Dalio: This is very true. But there is another aspect as well. If there is an endowment in the name of the people, they sometimes want to control it. It’s one of the reasons that former Singapore Prime Minister Lee Kuan Yew kept a lot of what was being done as they built up their sovereign wealth funds confidential and out of the hands of the population as a whole. If they don’t understand the power of appreciation, they’d say: “Hey, we got all this money there, let’s divide it up and spend it.” The success of a sovereign wealth fund in bolstering peoples’ assets will depend on whether it can be prudently governed on behalf of the entire public.
Stiglitz: This issue of people wanting to get that money and spend it is not insignificant. In Norway, there is broad support for treating the sovereign fund like an endowment, with safeguards about when you can draw down on that endowment, still preserving the value it has accumulated for the future. But even there, from time to time, one of the political parties tries to dip into it. So it’s a constant battle.
We have to recognize that and think deeply about institutional safeguards. I feel uncomfortable about Singapore’s lack of transparency as a mechanism. But I think we have to create institutions that make it difficult to rob the sovereign wealth fund.
One of my own experiences comes to mind. Once I worked with one of the Native American nations. Like most of the other tribes, they had been cheated out of money ever since the white man took over their land. In this particular case, there was a legal quirk that allowed them to sue the U.S. government, the state government and the city government to obtain some funds they thought were due to them. They were successful in their suit and got a significant pile of money for a relatively small tribe.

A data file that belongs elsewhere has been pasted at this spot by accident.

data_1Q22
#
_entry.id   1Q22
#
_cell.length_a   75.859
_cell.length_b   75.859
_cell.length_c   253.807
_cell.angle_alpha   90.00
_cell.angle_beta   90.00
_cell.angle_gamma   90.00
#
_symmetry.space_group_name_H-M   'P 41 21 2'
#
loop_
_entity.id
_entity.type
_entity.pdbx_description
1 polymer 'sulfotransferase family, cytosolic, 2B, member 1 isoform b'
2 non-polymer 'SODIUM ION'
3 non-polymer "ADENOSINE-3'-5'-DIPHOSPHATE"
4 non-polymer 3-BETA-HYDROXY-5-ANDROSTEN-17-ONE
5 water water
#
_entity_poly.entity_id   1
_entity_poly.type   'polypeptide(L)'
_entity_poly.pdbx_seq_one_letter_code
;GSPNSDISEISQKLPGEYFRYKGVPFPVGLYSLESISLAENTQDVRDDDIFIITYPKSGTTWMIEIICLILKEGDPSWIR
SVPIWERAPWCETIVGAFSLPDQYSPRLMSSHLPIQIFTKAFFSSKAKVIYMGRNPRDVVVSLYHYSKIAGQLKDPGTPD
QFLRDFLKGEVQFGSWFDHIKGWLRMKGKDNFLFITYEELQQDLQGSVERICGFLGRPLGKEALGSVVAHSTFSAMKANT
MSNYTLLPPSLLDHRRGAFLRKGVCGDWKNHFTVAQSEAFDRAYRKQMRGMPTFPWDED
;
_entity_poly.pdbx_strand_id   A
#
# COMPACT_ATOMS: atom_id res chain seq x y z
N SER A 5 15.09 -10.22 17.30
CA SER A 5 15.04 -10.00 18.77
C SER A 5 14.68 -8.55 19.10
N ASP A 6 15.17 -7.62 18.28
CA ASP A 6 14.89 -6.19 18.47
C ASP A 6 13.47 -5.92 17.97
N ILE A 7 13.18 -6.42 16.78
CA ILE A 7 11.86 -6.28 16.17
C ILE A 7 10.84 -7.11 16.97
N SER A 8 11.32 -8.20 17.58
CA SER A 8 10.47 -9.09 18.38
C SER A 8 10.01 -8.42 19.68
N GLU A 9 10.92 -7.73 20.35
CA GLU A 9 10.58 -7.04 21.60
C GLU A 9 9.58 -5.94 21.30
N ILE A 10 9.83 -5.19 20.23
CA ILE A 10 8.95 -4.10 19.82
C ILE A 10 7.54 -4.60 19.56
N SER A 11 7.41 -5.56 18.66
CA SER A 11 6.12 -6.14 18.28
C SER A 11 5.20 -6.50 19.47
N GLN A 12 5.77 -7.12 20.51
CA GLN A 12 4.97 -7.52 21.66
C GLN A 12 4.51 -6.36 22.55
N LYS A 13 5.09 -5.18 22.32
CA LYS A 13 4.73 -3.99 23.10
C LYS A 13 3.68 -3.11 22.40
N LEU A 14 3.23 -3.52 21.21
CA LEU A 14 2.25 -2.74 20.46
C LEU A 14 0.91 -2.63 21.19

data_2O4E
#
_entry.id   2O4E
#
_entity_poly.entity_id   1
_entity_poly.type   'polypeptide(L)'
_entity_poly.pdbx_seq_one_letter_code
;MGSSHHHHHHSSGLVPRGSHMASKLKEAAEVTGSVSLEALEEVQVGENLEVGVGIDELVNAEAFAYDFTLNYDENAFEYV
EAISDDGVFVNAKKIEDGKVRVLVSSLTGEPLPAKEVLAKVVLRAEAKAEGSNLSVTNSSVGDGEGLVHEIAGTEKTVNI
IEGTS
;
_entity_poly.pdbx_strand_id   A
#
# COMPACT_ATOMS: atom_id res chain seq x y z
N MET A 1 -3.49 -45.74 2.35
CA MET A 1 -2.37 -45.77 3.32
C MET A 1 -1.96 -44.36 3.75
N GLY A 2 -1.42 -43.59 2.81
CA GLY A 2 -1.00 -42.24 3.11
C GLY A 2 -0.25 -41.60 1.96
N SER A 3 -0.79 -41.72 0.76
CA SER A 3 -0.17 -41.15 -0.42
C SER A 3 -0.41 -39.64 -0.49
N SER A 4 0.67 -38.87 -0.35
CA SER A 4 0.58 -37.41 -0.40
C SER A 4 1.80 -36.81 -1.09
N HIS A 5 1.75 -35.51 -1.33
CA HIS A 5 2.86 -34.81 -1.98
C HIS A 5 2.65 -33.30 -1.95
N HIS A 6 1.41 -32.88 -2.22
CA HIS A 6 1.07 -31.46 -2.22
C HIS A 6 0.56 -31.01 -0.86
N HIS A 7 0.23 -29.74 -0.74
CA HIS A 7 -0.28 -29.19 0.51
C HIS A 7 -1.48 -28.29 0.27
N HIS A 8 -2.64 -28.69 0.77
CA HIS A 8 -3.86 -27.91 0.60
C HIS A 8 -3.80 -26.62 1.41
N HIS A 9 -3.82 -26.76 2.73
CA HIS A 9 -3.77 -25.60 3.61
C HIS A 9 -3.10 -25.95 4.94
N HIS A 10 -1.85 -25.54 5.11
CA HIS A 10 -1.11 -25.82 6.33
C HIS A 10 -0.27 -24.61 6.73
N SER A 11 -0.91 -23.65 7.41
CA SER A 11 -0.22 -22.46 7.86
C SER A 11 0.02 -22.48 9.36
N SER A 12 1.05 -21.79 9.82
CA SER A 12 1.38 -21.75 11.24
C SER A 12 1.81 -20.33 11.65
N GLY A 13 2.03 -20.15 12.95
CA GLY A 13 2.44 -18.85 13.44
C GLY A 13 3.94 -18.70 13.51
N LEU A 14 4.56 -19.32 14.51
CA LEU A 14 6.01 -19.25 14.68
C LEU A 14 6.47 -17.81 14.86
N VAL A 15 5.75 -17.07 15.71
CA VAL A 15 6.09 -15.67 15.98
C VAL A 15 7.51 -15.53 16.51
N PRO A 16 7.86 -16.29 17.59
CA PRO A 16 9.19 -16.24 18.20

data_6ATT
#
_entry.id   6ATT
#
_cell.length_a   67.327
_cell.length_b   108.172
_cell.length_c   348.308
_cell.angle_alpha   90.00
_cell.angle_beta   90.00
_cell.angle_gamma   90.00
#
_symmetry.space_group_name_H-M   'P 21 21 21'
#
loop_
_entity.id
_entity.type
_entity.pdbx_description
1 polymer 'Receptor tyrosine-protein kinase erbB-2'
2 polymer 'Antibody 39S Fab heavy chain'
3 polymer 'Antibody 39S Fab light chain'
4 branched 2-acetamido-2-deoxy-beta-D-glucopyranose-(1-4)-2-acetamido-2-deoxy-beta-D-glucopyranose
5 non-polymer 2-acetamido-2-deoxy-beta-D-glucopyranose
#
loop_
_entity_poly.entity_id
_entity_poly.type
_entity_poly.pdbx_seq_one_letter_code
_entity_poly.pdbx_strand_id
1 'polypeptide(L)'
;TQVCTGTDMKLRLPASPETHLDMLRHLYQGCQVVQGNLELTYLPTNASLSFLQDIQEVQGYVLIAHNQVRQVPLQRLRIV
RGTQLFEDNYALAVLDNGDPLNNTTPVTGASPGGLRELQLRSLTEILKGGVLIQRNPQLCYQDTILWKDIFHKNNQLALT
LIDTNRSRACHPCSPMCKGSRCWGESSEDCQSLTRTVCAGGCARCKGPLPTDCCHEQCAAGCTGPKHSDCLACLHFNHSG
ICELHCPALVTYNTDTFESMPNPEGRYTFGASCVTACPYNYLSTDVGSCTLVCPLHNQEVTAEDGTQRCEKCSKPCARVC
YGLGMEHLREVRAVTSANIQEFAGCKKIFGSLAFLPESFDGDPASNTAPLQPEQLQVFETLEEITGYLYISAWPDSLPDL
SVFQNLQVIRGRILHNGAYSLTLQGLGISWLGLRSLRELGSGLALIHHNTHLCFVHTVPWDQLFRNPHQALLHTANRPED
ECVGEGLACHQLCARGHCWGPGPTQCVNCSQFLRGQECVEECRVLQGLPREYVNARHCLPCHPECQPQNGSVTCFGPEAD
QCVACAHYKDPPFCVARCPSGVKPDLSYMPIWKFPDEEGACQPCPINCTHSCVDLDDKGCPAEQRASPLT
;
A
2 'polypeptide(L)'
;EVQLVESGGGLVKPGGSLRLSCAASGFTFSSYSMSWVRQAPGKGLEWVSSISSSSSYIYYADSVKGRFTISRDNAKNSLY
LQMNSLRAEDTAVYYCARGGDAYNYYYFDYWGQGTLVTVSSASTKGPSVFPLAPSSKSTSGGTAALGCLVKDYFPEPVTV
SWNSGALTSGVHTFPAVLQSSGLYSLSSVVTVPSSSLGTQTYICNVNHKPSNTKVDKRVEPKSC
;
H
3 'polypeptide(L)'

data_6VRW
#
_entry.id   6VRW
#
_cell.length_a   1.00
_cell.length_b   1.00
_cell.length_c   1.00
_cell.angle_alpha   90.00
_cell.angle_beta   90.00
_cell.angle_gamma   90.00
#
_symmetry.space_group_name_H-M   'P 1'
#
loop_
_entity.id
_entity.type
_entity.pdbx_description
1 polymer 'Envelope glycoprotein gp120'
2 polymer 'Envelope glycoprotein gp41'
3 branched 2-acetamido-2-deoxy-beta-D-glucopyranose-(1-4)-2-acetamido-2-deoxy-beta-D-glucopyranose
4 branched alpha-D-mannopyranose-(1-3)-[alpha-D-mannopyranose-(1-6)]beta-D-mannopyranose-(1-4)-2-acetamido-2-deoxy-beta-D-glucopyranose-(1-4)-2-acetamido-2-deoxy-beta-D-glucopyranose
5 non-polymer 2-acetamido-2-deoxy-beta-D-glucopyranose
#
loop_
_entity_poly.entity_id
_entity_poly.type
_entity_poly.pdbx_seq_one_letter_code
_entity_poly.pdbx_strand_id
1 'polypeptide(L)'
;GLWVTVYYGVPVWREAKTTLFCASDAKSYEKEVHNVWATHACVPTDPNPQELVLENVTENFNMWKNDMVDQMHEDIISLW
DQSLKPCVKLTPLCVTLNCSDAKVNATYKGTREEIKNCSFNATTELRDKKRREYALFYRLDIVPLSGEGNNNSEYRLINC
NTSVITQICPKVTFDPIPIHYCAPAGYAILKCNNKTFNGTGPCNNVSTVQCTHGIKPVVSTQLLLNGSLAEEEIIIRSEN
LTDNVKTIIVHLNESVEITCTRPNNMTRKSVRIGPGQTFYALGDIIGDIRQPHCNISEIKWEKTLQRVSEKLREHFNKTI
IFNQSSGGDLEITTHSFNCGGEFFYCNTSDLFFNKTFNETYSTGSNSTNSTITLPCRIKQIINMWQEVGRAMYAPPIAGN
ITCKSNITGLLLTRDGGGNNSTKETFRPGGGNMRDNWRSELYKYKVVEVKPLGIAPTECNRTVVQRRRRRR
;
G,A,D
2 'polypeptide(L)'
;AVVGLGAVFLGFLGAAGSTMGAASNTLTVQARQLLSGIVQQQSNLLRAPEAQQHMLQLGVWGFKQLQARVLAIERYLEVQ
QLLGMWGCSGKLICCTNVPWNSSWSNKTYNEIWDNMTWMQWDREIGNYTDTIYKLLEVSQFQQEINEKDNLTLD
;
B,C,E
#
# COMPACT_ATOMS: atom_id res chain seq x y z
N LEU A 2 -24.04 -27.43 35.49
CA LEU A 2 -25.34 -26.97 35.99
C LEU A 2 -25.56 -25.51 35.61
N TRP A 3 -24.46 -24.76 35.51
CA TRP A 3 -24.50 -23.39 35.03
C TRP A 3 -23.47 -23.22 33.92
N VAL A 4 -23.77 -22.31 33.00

I was asked to help create an endowment fund out of that. What happened was that they decided to take at least half of the amount and just distribute it as cash. So it just reinforces the argument that we really do have to work hard to make sure that the kind of sovereign wealth fund we are contemplating is treated like an endowment with strong rules about when you can cash in.
But let me also raise another problem that will surely arise. When Margaret Thatcher was prime minister of the U.K., she sought to persuade people they’d be better off if, instead of only seeking to get redistributed income from the state, they had ownership claims. Though the ownership claims they got were very small, it was used as a justification for giving preferential treatment to wealthy people, like lowering capital gains taxes.
We know that, overwhelmingly, the benefit of ownership goes to the upper one-tenth of the 1 percent. But if people felt that they also owned a stake in their economy, they could be misled to think that lowering capital gains taxes on the richest was a good idea because, as owners, they would benefit as well. That is a standard political economy trick, and what you then get is regressive tax measures and spending policies. That’s at least something that one needs to think about.
Dalio: Out of this discussion, I think we know the main issues that need to be addressed and should try to move forward to explore this idea at a critical moment. It’s almost one of those things that you can’t say “this is this left” or “this is right,” that it is a Republican or Democratic idea. It’s an odd duck that is neither capitalist nor socialist. And the fact that you can’t so easily label it is one of its more appealing aspects.
Stiglitz: I agree. It is an empowering idea that, in the long term, can have an impact on inequality by sharing ownership of wealth beyond just the top.